The 31 “published writing” samples are drawn from random points in BNC written-language files taken from sources which are published, and which contain a low incidence of linguistic errors or features that would be regarded as solecisms by professional editors.[4]  It includes extracts from sources as diverse as novels, industry house organs, social science textbooks, computer magazines, etc. The “published writing” can thus be seen collectively as in some sense representative of the target towards which writing-skills education is directed.


The “child writing” is taken from material published by a research project sponsored by the Nuffield Foundation in the 1960s. Researchers visited a number of schools in London, Kent, Sussex, and Yorkshire collecting various kinds of data on pupils’ use of oral and written language. (The schools included state primary and grammar schools, one secondary modern, and one then-novel comprehensive school; their locations appear to have been suburban and semi-rural rather than either “inner-city” or fully rural.) For the exercise relevant here, the researchers invited children aged from nine to twelve in 1964-5 to write essays on a choice of open-ended topics (e.g. “My hobby”, “Our last holiday”) which were transcribed into typescript and published as Handscombe (1967a, 1967b). The present study uses 67 of these, comprising roughly equal quantities of wording from ages 9, 10, 11, and 12 and from the two sexes.


A very rough indication of the wordage in the three samples is:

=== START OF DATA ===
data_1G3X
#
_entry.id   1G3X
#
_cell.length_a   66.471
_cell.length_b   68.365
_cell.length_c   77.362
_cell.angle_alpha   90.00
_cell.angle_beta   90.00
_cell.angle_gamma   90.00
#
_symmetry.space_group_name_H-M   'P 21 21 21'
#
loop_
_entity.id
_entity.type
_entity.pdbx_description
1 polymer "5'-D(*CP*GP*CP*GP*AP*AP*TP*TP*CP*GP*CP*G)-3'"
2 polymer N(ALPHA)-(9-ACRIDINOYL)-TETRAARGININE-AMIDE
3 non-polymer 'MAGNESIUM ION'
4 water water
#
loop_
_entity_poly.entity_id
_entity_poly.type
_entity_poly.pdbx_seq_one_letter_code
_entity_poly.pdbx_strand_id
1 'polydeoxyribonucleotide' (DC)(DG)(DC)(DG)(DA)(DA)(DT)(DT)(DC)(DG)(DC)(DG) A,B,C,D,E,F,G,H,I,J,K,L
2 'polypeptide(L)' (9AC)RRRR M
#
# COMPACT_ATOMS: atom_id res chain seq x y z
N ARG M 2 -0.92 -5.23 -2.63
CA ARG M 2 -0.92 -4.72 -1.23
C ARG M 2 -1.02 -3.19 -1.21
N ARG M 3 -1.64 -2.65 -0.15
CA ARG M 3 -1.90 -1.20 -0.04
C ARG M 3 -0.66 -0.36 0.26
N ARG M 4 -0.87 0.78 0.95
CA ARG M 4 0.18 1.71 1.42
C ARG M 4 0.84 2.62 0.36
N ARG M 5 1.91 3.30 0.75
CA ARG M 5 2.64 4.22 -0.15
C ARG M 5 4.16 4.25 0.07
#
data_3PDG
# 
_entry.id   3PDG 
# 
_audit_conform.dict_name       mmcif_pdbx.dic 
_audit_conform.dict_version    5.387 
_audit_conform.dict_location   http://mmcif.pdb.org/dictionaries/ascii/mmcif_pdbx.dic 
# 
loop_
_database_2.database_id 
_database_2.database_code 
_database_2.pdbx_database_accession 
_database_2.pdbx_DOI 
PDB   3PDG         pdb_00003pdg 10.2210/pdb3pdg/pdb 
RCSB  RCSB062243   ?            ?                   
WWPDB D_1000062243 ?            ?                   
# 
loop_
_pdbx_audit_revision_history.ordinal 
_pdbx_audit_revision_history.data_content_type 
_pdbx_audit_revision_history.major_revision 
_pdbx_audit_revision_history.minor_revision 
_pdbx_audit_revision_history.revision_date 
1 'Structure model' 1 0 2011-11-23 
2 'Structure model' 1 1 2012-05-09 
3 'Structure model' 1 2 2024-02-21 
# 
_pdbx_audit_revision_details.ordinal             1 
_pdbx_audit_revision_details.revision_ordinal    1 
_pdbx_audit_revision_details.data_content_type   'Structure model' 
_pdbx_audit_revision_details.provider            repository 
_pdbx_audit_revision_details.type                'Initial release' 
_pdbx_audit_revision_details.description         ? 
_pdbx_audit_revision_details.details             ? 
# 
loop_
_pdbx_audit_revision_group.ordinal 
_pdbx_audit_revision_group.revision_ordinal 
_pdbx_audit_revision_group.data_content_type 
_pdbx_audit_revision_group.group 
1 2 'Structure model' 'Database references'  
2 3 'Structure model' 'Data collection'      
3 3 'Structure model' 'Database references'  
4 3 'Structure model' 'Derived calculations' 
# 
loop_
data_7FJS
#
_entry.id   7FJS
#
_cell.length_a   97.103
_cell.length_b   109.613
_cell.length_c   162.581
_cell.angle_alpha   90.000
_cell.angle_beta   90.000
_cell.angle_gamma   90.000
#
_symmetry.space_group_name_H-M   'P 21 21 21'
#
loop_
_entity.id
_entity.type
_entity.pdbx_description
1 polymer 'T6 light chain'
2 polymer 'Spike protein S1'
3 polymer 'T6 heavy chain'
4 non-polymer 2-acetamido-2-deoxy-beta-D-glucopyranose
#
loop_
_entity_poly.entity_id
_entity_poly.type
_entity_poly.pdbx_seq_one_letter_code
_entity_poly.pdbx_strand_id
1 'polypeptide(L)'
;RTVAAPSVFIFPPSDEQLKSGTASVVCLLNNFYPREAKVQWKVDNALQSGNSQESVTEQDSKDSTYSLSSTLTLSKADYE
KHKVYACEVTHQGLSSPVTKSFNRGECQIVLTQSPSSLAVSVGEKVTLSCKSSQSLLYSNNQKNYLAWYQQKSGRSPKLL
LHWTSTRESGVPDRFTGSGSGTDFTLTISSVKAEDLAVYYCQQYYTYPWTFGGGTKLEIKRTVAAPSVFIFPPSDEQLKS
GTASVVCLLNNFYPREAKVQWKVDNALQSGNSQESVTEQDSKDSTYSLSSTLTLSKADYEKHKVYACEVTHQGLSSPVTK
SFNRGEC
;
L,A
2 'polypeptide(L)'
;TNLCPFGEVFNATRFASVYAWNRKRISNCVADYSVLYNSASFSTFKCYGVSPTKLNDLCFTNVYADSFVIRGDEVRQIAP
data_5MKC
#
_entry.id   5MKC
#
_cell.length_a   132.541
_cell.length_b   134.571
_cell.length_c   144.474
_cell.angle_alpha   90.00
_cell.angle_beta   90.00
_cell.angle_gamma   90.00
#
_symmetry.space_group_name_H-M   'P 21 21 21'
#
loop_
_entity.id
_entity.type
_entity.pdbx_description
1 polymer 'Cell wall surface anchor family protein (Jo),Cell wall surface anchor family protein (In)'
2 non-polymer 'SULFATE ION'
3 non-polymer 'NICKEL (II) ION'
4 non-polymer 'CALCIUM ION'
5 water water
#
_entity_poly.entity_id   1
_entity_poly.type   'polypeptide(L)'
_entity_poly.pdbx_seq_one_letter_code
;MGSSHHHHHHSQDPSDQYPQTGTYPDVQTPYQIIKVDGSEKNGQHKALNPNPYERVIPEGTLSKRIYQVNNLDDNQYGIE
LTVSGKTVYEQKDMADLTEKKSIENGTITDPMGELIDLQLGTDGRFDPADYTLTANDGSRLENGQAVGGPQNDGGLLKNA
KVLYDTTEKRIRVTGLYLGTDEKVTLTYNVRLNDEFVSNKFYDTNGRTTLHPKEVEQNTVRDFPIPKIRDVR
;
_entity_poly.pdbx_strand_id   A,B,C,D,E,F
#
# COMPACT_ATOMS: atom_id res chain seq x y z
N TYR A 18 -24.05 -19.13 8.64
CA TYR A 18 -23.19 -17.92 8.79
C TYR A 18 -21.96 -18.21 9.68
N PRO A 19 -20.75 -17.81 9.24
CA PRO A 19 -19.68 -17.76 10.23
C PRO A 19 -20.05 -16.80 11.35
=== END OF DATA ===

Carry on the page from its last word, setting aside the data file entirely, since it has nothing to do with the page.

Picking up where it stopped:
child writing


published writing



Exact figures are difficult to specify because (particularly in the case of spontaneous speech) there are real questions about how words should be counted. These figures, and the data used for the following statistical analyses, exclude written material identified as “headings” rather than continuous text. The statistical analyses of grammatical tree structures also ignore root nodes (representing written paragraphs or oral speaker-turns) and all words immediately dominated by them, which means for instance that spoken “discourse items” such as well or yes are ignored when they are not included within a larger grammatical construction.


The speech sample includes speech by both adults and children; the age range is from one to 84 years.  For present research purposes, all this material is treated as a single sample. (Sampson 2001: ch. 5 examines variation of linguistic structure with age within the speech sample.)  The analyses below also treat the Nuffield material as a single sample, although in future work I plan to investigate development over the nine-to-twelve-year-old age range which they represent.


3          The suitability of the child-writing sample